Anytime two or more people begin business operations, they automatically have a partnership. Much like a sole proprietorship, a partnership requires no filings with the Secretary of State or other formalities in order to establish the business entity. If you do not have a partnership agreement and a dispute arises, you will have little control over how the dispute is resolved. In cases without an agreement in place, California law will govern the situation and not the wishes of the respective partners, which can be problematic in many cases. For example, California law allows each partner an equal say in the management of the business, as well as an equal share in profits. This would not be fair if one partner contributed substantially more time, effort, or money to the business than the other. Therefore, not only will a partnership agreement help to avoid misunderstandings in the first place, but may also lead to a fairer resolution of any legal issues.

At the end of June 2015, the Supreme Court of the United States (SCOTUS) published several opinions, including the highly-publicized decision that ruled all bans on same-sex marriage unconstitutional. While most of America was focused on the equal rights decision, there were two additional decisions regarding the use and protections of patents and copyrights that may be highly important to business owners and entrepreneurs.


Kimble v. Marvel Enterprises

Owners of patents may license their invention to others to use, to sell, to manufacture with, or to advertise for sale. In return for the license, the patent owner collects royalties. Some patent holders have long-lasting royalty agreements with companies that depend upon the technology to operate.

The robust expansion of the Internet and increased accessibility of Internet-enabled devices has provided entrepreneurs and existing businesses an easy and relatively inexpensive way to reach millions of people. One only needs to look the meteoric rise of companies like Amazon and Netflix to see the growth potential of an Internet-based business.  In fact, many types of businesses which once were required to have a bricks-and-mortar presence can now operate solely online, significantly cutting their overhead costs. One only needs to look at the rise of companies like Amazon and Netflix to see the growth potential of an Internet-based business.

Because of this potential, more and more people are choosing to start their own online business selling goods or services to people around the country and even the world. While the Internet has removed many of the barriers of entry that have traditionally kept many people from starting a business, it has also created significant and new legal issues that business owners must consider before building a website and selling their product. It is for this reason that anyone considering starting an online business should discuss their situation with an experienced lawyer. Some of the more important issues related to starting an online business are discussed below.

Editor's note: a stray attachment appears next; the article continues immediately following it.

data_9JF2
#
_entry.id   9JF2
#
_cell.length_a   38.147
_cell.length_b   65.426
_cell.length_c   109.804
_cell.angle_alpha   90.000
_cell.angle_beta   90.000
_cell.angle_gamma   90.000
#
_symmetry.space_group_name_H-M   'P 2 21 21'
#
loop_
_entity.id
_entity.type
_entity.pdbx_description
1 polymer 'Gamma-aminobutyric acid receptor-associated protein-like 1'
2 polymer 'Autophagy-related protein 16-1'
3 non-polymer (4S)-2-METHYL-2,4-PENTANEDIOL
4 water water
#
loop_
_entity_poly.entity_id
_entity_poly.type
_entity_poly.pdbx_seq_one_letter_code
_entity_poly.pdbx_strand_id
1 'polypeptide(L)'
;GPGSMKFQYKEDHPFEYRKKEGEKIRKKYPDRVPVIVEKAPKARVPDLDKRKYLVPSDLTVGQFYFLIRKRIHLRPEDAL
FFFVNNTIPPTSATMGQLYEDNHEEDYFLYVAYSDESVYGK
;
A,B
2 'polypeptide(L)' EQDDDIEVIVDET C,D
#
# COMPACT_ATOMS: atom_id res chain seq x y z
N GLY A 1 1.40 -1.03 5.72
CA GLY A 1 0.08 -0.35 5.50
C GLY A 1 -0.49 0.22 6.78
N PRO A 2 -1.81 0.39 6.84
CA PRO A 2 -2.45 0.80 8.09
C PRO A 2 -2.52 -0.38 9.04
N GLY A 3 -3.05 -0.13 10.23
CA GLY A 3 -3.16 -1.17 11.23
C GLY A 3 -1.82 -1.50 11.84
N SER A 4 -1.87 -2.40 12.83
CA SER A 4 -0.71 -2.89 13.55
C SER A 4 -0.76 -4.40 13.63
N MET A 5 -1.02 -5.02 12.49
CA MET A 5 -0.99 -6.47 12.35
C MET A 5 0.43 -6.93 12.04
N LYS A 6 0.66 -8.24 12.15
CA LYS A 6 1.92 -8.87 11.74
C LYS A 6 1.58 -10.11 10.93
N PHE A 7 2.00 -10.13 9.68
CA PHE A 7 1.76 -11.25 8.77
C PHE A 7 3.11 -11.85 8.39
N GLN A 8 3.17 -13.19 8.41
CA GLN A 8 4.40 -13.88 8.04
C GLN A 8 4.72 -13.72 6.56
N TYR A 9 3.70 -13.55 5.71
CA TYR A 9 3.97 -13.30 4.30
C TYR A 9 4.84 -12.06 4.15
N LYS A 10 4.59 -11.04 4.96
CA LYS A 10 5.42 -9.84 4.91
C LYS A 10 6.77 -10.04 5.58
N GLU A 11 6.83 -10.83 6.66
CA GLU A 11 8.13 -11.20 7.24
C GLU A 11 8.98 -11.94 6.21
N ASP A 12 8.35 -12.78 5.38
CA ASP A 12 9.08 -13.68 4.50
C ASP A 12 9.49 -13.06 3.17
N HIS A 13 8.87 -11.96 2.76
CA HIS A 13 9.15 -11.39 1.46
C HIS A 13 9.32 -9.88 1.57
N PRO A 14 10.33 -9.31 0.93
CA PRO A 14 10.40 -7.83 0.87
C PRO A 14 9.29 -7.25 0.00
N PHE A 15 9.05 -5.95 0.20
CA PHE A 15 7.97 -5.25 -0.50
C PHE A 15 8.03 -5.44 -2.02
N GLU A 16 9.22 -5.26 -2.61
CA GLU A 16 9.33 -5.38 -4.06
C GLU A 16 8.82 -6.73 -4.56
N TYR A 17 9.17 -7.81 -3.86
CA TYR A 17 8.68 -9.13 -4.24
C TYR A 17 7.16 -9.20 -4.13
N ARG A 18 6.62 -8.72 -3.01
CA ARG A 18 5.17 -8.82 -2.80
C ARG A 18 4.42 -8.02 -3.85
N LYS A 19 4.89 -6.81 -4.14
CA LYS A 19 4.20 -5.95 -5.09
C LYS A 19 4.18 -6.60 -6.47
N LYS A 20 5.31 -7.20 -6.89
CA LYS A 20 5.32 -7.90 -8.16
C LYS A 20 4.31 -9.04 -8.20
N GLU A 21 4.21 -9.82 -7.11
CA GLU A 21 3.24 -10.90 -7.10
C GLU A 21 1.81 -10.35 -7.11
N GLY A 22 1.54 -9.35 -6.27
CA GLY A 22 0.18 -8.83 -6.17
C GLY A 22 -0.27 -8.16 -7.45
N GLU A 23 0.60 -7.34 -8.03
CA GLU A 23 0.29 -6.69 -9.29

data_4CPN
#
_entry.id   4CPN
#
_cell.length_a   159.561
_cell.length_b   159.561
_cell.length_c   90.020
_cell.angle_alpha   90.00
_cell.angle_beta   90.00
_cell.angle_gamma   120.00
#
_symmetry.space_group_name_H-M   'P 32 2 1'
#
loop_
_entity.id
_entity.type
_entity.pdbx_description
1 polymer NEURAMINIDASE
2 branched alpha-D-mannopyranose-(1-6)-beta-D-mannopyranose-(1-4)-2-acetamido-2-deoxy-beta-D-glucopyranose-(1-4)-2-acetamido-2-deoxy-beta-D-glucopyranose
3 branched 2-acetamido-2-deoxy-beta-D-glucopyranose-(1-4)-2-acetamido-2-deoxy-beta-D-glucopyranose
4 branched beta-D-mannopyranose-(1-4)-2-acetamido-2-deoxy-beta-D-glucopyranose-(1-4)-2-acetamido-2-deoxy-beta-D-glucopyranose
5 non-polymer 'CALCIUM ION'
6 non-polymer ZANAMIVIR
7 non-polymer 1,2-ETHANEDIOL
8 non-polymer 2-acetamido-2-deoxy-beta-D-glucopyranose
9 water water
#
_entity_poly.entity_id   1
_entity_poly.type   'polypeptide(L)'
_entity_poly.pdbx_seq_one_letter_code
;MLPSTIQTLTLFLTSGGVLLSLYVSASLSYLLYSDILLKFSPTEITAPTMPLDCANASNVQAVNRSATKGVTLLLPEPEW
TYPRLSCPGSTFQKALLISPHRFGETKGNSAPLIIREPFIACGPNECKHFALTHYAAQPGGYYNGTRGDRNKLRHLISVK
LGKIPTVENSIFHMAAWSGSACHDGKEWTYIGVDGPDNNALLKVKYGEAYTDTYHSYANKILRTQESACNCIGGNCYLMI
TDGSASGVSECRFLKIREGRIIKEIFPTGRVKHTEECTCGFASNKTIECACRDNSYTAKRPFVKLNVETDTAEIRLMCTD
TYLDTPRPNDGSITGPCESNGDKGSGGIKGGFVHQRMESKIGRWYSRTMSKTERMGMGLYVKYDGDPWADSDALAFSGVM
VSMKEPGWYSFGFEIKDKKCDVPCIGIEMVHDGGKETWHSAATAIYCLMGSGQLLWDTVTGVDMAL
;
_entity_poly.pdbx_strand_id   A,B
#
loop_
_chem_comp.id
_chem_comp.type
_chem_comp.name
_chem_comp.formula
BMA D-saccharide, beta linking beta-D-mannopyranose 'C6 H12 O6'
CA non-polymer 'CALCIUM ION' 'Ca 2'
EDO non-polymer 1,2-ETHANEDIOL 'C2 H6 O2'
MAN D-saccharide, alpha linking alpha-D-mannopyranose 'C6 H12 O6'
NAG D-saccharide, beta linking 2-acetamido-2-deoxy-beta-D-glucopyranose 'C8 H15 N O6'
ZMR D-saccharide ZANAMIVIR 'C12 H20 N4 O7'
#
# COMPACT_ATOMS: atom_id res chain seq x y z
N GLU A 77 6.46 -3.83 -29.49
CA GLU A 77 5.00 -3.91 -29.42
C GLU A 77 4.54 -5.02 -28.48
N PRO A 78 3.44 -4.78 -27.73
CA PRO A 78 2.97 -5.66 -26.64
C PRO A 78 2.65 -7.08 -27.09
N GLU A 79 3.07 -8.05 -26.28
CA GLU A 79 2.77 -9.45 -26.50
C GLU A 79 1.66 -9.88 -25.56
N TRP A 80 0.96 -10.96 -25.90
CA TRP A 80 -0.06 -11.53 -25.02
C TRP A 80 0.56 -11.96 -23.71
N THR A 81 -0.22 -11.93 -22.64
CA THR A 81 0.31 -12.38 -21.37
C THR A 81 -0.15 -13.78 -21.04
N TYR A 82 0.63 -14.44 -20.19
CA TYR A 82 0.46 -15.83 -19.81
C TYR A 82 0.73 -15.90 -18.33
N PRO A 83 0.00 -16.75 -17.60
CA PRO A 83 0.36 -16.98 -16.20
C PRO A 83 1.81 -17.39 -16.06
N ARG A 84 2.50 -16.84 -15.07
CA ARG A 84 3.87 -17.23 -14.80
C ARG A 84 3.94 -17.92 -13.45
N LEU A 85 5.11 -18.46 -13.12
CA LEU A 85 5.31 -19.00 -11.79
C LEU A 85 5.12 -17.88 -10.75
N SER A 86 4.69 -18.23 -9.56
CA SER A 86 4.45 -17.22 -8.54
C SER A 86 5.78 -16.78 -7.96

Type of business entity

For many new and existing businesses, their intellectual property (IP) may be by far their most valuable asset. Intellectual property can include literary works, software code, processes, formulas, manufacturing specifications, marketing plans, or designs.  In some cases, a company’s ideas may literally be their only asset – consider, for example, an individual with the idea for the next smartphone app that will be downloaded by hundreds of millions of people. She, and any company that she forms to develop that app, have the asset of that idea before even a single line of code is written. Of course, it is only natural to want to protect that asset from misappropriation by other parties. In many cases, the best way to achieve this goal is to use a non-disclosure agreement (NDA) with any other parties with whom the idea may be discussed.

What is a Non-Disclosure Agreement?

Fundamentally, NDA agreements are contracts between two or more parties that outline information that they wish to share with each other but not with other parties. There are two main types of NDA agreements, which are:

  • One-Way NDAs – Also known as a “unilateral non-disclosure agreement,” this type of NDA restricts one party from disclosing information to another third party.
  • Mutual NDAs – This type of non-disclosure agreement, which may also be called a “bilateral non-disclosure agreement,” is often used when two parties need to disclose confidential information to each other in order to be able to work together. They restrict both parties from disclosing certain information to others.

Sticking with our app-developing entrepreneur, let us further imagine that she has a degree in marketing and does not know the first thing about developing a smartphone app. In order to bring this app to market, then, she must hire a company or partner up with someone else who has that expertise. In order to do so, however, she needs to disclose certain information about the app that would potentially allow another party to take the idea and develop it themselves. In these cases, a NDA agreement can operate to prohibit any party with whom she discusses her idea from disclosing its details to others. NDAs can be used to protect a variety of information that may be valuable to your business. Among the most common include:

·         Manufacturing processes

·         Business strategies

·         Software

·         Machines and devices

·         Designs

·         Formula

·         Business models

·         Sales contacts

·         Recipes

·         Artistic or literary works

 

Contact a Silicon Valley business lawyer today to discuss your legal matter

Businesses that are seeking to protect their intellectual property from misappropriation should discuss their circumstances with an lawyer as soon as possible. Call the Structure Law Group today at (408) 441-7500 to schedule a consultation with one of our San Jose business lawyers.